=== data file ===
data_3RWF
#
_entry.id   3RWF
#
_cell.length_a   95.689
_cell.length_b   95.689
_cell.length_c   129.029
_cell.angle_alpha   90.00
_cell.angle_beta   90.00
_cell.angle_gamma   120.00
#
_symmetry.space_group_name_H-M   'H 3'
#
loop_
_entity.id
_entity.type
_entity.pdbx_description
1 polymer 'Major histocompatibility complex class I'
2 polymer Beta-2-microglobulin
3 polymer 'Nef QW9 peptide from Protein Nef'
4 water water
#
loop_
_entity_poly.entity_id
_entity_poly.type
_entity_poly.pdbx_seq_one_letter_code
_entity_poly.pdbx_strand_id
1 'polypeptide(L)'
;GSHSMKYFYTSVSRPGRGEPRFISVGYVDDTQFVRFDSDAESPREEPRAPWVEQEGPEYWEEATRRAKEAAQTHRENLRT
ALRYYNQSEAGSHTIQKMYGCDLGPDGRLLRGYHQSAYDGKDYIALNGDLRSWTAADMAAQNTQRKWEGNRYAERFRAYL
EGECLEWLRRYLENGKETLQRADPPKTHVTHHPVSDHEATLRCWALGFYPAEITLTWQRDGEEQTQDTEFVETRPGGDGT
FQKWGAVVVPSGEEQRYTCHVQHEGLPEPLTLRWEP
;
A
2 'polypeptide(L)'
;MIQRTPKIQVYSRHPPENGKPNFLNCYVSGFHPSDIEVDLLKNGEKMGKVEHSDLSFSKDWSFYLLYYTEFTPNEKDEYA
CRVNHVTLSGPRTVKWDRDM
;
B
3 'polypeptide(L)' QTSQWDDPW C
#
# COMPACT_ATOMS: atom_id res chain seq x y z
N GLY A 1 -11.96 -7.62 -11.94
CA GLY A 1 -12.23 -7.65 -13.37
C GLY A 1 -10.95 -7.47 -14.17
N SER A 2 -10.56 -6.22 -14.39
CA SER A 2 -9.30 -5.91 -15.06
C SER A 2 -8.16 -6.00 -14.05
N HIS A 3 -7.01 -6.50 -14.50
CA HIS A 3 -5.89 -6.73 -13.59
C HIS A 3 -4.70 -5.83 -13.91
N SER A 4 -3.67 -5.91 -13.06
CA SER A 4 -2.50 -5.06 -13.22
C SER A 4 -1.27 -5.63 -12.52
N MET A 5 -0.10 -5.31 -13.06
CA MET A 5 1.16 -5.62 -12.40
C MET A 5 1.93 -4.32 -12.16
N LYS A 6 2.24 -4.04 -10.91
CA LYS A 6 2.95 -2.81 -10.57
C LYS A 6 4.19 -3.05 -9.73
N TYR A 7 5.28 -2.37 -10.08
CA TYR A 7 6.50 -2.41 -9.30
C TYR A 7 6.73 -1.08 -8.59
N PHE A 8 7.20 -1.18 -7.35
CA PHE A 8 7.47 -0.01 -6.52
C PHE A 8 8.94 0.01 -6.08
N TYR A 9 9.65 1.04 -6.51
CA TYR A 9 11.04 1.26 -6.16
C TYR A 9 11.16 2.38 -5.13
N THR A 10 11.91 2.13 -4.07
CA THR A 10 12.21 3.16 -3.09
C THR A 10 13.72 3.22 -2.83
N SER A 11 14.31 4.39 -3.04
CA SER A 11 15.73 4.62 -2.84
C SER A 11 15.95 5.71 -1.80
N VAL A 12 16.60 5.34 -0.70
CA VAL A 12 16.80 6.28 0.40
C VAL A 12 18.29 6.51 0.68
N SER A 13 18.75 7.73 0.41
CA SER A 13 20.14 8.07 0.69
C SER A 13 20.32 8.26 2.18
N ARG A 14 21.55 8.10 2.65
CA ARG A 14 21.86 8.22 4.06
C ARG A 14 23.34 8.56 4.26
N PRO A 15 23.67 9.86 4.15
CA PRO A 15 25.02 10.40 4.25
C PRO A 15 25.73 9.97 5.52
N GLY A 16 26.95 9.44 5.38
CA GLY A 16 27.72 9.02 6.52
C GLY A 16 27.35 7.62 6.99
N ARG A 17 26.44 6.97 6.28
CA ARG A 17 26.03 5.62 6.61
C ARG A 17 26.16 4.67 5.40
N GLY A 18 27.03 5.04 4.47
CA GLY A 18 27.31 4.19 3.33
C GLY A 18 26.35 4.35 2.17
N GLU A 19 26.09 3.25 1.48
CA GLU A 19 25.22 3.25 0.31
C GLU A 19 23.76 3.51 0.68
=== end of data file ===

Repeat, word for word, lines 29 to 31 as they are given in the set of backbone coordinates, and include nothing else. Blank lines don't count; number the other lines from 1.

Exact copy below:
;GSHSMKYFYTSVSRPGRGEPRFISVGYVDDTQFVRFDSDAESPREEPRAPWVEQEGPEYWEEATRRAKEAAQTHRENLRT
ALRYYNQSEAGSHTIQKMYGCDLGPDGRLLRGYHQSAYDGKDYIALNGDLRSWTAADMAAQNTQRKWEGNRYAERFRAYL
EGECLEWLRRYLENGKETLQRADPPKTHVTHHPVSDHEATLRCWALGFYPAEITLTWQRDGEEQTQDTEFVETRPGGDGT